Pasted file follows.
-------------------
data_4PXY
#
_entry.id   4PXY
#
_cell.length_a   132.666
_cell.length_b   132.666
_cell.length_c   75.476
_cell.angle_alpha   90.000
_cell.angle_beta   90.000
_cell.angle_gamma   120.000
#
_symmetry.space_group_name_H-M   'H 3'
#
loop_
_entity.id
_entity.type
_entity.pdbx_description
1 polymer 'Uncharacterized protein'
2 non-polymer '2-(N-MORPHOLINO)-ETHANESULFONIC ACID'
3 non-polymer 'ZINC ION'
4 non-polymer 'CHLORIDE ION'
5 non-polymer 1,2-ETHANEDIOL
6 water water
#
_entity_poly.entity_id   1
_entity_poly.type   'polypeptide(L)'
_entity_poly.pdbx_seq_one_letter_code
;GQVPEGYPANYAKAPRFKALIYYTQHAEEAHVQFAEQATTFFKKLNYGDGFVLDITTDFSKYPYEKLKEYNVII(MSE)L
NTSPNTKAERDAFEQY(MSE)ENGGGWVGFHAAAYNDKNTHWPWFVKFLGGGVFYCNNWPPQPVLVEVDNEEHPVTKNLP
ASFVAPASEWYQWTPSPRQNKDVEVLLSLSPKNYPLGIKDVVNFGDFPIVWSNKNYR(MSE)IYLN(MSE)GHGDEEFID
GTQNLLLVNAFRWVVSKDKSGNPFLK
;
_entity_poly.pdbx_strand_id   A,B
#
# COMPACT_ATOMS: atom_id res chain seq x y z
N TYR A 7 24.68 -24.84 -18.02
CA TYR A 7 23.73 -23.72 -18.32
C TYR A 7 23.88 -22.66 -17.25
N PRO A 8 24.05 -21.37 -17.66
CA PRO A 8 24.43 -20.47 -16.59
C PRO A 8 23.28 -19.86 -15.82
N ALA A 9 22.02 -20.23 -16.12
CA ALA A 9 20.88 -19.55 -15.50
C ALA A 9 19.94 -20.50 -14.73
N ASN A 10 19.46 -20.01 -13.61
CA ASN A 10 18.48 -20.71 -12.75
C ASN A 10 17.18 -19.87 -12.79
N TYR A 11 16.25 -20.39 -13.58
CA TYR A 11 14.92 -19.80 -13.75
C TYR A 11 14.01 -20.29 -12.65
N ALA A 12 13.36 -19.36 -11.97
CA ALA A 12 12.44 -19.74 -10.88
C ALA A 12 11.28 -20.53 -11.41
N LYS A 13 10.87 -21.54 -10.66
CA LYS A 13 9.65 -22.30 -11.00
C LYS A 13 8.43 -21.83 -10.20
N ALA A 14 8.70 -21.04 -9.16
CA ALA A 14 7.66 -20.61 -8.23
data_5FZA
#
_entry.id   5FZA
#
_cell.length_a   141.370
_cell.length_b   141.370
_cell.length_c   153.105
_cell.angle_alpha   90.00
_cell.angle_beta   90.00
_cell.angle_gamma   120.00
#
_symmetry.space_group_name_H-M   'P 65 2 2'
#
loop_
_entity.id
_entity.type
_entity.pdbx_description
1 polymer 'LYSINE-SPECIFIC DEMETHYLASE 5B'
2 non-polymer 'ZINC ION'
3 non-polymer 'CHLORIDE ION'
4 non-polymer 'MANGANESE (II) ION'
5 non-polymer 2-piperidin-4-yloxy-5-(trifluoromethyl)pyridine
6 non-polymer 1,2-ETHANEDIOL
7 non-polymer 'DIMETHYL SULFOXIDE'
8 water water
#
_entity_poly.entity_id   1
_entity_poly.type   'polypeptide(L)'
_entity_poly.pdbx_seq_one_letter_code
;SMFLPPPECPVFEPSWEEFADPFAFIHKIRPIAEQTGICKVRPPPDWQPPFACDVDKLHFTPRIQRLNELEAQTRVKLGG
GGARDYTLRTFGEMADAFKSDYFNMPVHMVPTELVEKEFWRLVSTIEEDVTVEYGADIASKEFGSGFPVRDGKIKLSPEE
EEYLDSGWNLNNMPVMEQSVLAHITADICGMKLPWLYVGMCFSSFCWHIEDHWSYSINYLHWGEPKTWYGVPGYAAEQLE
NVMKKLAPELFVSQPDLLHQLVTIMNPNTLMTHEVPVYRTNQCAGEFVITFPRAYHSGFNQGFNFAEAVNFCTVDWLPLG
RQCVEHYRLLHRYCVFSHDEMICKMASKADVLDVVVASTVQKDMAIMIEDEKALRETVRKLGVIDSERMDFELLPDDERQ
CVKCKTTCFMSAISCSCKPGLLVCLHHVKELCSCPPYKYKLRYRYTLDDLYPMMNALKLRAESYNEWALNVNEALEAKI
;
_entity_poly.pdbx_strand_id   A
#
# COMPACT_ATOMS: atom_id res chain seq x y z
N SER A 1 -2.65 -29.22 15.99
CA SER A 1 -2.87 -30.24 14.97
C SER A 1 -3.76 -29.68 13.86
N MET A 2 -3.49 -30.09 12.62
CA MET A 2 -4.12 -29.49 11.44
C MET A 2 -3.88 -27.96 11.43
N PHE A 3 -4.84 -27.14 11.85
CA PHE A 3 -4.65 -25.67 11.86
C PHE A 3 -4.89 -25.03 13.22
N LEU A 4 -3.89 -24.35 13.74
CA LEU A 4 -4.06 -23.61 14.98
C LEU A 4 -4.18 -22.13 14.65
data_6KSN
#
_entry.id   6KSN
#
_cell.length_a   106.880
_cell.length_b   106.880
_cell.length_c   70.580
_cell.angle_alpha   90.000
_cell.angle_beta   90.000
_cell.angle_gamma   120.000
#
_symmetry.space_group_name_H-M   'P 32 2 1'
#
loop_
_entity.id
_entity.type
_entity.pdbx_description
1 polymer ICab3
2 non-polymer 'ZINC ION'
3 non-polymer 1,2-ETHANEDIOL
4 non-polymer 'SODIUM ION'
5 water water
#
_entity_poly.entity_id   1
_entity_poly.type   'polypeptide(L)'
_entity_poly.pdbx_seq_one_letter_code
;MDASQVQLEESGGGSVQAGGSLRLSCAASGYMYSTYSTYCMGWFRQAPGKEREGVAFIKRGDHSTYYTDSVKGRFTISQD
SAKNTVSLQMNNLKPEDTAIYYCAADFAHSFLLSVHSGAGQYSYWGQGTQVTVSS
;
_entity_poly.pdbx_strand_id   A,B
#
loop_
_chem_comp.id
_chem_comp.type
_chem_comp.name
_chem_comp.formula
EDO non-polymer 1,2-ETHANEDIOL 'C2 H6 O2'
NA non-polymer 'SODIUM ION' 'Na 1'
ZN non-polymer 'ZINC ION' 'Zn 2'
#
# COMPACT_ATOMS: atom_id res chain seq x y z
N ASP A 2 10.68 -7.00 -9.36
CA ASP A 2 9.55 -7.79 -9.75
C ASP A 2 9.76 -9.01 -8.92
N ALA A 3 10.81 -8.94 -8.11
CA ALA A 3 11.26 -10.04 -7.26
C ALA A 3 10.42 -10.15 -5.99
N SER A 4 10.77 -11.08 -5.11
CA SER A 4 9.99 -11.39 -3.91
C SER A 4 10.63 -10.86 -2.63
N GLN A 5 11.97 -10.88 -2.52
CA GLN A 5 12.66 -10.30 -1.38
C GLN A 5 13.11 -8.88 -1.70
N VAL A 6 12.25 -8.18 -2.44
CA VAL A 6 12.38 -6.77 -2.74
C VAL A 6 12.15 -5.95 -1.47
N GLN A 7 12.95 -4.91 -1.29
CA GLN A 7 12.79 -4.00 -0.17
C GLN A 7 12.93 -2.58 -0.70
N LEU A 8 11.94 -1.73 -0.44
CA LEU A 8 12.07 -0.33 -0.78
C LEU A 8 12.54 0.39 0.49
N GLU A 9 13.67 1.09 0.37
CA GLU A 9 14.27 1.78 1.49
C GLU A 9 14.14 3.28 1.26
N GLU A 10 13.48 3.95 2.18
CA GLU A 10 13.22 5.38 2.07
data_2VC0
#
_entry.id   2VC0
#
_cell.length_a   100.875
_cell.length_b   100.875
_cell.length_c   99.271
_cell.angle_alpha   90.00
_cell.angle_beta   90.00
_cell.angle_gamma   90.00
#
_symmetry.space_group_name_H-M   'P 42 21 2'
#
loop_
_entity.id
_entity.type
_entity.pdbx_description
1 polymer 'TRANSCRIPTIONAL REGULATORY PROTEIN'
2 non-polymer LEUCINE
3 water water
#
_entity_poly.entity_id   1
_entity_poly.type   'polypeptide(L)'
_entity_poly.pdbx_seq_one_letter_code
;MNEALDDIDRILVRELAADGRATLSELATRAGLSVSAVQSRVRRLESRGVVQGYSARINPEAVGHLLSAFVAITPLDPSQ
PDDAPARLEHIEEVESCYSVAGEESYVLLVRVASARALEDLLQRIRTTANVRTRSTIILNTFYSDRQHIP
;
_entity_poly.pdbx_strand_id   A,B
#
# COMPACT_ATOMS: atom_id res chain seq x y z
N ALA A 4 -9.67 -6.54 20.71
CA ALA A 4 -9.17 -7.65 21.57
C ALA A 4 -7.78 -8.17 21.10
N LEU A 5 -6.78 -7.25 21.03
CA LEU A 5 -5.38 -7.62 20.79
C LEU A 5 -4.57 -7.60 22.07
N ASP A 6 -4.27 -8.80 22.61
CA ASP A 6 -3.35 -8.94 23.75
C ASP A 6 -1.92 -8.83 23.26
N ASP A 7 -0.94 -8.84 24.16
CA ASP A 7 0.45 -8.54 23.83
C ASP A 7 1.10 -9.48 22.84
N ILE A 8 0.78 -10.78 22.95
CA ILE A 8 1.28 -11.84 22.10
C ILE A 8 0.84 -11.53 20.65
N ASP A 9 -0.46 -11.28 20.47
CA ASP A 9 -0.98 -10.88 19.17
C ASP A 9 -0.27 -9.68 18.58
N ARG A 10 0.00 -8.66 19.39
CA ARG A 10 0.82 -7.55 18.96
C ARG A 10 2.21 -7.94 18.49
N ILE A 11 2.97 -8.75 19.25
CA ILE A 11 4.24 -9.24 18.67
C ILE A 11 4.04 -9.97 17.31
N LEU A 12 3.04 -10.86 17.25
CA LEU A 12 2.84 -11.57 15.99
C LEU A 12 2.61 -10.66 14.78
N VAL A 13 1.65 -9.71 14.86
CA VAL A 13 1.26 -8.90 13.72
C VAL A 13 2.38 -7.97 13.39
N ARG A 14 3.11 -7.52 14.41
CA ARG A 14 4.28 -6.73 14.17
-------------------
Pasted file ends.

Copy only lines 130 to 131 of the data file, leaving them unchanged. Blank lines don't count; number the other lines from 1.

4 non-polymer 'SODIUM ION'
5 water water